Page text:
World War 2 Stories for Sheffield

             Margaret Marie Pembleton 

My Uncle’s Story - The tragic story of Lieutenant James Patrick Heenan the victim of American ‘friendly fire’.

By Actiondesk Sheffield

People in story: James Patrick Heenan, Sir W.H. Hadow,Maud A. Hazeldene, Captain C.A. Atkinson, L.M. Atkinson, Mr. T.C.R. Harrison
Location of story: St. Malo, France, Stalag XXID, Eichstatt, Moosberg Nr. Munich, Durnbach War Cemetery, Bayern, Germany.
Unit name: Sir W.H. Hadow
Background to story: Army

                     Photograph from Lieutenant James Patrick Heenan, Prisoner-of-War No.1106 (Oflag VIIC, Bataillon 2) Oflag VI – B Germany

                       showing Lieutenant James Patrick Heenan to the right hand side of standing group of prisoners (Photograph by Dr. Jung)


This story was submitted to the People’s War site by Roger Marsh of the ‘Action Desk – Sheffield’ Team on behalf of Margaret Maria Pembleton.

My Uncle’s Story
The tragic story of Lieutenant James Patrick Heenan the victim of American ‘friendly fire’.

Margaret Maria Pembleton (nee Mortimer)

The following testimonial was written under the letterhead of ‘The University Sheffield’ by the Vice-Chancellor, Sir W.H. Hadow and is dated 8th July 1930:


‘I have much pleasure in writing a testimonial for Mr. J.P. Heenan of Sheffield University.

Mr. Heenan entered the University in 1926 with a Sheffield Education Committee scholarship, obtained a First Class Ordinary degree in 1929, and was awarded the George Senior Research Fellowship in the same year. He also won the President’s Premium of the Engineering Society, and was awarded an Industrial bursary by the 1851 Commissioners. In June 1930 he entered for the Honours degree in Electrical Engineering and obtained a second class. He has been a most valuable member of the University O.T.C: he has been awarded University colours for Shooting and Swimming, and has in addition obtained Certification “A.” He has proved himself a very useful citizen of the University and I have much pleasure in recommending him.’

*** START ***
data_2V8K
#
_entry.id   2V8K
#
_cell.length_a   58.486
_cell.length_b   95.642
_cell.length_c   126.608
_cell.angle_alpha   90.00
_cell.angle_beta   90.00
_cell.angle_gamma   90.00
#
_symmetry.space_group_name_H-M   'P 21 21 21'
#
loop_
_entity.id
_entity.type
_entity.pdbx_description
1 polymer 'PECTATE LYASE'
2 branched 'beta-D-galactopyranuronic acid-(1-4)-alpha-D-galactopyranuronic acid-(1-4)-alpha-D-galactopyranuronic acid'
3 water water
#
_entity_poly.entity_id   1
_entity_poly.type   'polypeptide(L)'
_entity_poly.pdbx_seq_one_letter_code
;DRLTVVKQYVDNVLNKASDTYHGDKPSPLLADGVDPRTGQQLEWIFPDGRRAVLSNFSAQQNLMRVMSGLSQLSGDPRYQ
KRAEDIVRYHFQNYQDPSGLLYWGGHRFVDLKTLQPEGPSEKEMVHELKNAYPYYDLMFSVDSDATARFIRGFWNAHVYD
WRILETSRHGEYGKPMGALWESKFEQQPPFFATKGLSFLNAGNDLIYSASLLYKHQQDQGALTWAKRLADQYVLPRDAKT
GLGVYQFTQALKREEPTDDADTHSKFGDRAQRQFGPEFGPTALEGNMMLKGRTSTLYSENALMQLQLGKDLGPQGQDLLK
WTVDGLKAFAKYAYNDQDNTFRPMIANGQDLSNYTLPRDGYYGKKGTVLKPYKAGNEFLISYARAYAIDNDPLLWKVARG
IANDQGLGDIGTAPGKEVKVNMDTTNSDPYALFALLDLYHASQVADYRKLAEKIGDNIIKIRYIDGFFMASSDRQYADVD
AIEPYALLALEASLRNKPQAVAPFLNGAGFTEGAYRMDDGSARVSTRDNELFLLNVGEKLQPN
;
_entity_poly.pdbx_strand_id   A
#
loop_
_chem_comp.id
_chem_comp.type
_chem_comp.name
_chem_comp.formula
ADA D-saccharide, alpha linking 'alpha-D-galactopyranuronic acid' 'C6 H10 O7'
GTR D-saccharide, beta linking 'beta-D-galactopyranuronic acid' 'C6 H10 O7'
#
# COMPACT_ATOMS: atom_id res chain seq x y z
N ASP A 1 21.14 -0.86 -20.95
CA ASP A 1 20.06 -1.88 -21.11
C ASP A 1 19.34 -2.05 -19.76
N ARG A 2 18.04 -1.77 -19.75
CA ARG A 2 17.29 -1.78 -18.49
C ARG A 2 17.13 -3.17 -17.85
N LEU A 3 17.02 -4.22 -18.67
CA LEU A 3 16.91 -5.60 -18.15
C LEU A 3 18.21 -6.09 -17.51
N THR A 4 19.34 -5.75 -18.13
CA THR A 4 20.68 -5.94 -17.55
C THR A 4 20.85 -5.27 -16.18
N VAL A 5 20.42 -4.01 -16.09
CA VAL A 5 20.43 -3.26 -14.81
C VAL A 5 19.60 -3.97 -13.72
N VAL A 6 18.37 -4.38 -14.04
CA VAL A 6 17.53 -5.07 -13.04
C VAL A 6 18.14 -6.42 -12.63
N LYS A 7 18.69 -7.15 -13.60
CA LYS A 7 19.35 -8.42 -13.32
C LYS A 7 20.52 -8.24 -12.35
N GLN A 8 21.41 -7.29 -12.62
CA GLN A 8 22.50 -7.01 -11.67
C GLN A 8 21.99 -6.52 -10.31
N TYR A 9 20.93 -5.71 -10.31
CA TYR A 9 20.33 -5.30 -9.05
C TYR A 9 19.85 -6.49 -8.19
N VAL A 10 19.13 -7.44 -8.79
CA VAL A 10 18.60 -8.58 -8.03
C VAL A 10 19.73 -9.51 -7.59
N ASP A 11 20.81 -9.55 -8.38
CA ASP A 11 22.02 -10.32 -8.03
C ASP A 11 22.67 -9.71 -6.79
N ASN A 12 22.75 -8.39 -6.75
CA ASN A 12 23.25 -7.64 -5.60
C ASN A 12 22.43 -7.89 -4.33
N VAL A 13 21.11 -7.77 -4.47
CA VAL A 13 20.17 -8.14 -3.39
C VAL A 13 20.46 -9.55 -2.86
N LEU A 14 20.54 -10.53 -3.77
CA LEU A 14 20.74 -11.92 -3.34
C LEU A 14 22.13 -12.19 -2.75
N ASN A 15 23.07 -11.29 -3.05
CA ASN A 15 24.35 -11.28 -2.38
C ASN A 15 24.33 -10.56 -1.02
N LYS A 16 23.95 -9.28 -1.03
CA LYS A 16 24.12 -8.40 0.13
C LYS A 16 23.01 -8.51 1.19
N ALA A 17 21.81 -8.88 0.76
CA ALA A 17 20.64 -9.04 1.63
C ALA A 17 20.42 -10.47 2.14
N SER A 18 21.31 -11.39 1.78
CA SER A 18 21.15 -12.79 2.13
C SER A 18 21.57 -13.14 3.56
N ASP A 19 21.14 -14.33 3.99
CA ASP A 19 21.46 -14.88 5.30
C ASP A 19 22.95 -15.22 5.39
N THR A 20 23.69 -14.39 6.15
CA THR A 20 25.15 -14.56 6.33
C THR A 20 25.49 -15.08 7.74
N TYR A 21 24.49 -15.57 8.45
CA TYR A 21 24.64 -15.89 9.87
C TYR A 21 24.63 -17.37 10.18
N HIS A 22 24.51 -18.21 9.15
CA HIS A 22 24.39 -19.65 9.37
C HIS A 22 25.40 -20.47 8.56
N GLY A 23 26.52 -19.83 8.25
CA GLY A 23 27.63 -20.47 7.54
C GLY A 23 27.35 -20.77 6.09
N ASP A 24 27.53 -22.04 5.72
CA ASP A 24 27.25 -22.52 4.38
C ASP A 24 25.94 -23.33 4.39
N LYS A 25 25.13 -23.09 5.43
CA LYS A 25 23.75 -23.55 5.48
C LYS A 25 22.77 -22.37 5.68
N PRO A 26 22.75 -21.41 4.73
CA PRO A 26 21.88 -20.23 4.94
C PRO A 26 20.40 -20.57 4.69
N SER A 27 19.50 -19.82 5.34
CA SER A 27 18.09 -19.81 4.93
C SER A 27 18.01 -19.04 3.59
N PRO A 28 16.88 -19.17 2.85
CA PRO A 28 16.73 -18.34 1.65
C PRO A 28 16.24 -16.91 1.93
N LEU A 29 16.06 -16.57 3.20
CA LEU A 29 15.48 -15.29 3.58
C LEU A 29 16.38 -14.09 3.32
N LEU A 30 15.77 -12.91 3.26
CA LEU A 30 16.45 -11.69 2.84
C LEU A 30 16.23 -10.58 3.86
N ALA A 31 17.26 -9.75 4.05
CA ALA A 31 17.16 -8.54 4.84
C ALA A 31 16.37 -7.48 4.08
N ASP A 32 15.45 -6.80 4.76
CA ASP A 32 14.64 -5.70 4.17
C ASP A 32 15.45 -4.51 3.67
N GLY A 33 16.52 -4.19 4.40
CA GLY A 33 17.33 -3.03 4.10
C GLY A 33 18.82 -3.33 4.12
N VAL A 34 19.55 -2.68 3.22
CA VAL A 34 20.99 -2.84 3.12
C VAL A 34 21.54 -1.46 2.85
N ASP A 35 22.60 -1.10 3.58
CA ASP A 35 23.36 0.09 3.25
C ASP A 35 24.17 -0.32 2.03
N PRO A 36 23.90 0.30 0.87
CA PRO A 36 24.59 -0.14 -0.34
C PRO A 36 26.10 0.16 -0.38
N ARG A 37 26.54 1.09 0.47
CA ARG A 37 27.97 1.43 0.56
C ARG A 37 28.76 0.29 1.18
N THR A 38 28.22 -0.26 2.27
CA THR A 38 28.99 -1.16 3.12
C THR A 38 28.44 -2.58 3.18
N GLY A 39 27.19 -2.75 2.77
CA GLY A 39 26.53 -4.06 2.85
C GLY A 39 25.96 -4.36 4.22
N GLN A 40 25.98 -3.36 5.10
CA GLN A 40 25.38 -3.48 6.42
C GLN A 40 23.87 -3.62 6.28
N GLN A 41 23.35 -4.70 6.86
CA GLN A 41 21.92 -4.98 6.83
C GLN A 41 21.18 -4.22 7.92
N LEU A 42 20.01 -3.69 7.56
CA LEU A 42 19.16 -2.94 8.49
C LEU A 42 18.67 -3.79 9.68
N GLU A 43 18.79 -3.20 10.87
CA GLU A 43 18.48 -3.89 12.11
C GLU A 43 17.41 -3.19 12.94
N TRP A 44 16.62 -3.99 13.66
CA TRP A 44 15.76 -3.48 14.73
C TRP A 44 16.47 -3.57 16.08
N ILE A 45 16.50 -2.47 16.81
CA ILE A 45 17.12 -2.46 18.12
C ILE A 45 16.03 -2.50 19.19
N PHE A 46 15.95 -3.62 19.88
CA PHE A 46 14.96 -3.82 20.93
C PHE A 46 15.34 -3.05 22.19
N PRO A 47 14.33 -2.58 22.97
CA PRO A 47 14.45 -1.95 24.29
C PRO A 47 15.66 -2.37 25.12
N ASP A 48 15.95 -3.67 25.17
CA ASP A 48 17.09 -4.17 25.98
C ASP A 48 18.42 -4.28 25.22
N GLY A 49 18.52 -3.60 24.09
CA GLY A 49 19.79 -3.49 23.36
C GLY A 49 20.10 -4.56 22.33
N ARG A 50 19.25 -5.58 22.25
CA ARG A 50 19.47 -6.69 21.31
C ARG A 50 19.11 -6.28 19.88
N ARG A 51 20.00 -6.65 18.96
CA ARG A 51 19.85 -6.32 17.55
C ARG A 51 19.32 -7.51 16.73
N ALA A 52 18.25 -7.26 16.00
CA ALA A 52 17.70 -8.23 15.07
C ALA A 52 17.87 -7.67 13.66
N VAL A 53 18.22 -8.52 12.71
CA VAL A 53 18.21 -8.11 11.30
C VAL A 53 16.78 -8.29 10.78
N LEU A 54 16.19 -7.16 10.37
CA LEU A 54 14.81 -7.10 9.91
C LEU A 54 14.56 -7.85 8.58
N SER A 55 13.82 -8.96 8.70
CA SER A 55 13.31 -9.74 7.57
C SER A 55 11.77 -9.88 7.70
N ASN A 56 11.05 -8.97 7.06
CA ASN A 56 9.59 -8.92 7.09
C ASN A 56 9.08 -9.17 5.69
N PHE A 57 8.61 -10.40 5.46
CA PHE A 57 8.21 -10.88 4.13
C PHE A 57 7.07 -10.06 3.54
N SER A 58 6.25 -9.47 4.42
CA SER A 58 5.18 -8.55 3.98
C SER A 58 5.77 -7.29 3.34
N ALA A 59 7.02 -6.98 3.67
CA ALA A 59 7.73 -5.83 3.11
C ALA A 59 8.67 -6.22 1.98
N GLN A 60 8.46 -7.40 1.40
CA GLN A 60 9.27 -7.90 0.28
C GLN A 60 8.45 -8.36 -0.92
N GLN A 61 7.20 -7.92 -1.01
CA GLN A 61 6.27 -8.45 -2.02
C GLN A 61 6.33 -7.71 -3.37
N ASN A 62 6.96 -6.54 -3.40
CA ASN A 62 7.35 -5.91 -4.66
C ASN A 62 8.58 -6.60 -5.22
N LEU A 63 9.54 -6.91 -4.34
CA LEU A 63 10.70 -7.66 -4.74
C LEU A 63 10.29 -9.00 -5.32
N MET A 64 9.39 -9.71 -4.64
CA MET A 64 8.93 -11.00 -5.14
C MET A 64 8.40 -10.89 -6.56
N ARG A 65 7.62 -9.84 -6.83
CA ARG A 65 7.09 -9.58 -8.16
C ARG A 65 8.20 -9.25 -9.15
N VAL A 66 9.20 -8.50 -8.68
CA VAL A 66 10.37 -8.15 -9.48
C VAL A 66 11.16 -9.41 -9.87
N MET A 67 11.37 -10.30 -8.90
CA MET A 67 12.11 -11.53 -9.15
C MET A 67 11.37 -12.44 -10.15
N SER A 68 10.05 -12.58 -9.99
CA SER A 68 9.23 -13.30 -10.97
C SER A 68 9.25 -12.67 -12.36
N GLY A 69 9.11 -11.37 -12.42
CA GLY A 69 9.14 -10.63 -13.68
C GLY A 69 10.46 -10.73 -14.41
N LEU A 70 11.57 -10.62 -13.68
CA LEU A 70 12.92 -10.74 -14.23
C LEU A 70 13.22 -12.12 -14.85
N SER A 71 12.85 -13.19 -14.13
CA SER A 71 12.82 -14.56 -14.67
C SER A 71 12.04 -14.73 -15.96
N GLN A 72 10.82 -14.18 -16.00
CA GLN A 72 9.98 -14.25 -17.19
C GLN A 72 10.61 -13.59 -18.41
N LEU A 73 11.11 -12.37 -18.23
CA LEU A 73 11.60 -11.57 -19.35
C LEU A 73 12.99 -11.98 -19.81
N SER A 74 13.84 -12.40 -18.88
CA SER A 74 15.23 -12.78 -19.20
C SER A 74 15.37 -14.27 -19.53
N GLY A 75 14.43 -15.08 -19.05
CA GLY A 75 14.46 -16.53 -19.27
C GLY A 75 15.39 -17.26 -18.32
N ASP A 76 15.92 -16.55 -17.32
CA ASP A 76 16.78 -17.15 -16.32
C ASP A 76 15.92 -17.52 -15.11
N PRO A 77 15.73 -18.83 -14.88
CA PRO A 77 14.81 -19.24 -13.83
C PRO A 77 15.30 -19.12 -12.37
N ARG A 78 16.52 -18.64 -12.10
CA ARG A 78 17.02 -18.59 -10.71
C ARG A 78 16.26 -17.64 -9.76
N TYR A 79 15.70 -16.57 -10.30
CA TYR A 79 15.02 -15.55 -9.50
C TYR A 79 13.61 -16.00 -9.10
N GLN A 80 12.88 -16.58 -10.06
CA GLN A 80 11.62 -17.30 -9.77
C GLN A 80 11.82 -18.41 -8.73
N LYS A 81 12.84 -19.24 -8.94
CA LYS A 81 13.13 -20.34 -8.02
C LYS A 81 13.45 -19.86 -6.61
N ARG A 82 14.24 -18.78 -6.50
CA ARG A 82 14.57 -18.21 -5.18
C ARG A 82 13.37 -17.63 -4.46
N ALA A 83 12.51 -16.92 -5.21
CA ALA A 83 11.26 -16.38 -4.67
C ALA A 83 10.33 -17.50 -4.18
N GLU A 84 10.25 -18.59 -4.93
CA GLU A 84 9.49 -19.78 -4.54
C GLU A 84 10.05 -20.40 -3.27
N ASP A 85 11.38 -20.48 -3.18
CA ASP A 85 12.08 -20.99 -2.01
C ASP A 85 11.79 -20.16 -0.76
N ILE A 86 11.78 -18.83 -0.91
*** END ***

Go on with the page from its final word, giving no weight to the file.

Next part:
He was an academic and studious man and at the time the only member of our family to go to University.

He joined the Cadet Training Corps at University and remained a member after he left. His Degree in Engineering led him to a career with the Post Office.

The only son of the family and the sole support of his widowed mother and two invalid sisters, he had never married and was an Engineer at the Telephone and Communications department of the Sheffield Post Office.

He volunteered in 1940 and joined the Royal Corps of Signals.

In May of 1940 he was posted to France and my mother, grandmother and Aunt Agnes saw him sail from Liverpool, my grandmother saying that she “...would never see her son again”.

He was taken prisoner by the Germans in St. Malo in France and was a prisoner of war for five years.

A post card from the Red Cross in Geneve dated 17 – VI – 1941 states:

‘According to information received from the Official Bureau for Prisoners of War in Berlin under date of… we beg to advise you that James P. Heenan 87231 has been placed in Stalag XXID Germany Prisoner No. 1106.

For the time being this is the only information that we have available but we will not fail to advise you should further particulars be received. From now on you can send letters to the above mentioned prisoner of war to the address given, adding the following: “Kriegsgefangenenpost” (prisoner of war post) and “Gebuhrenfrei” (free of postal charges).’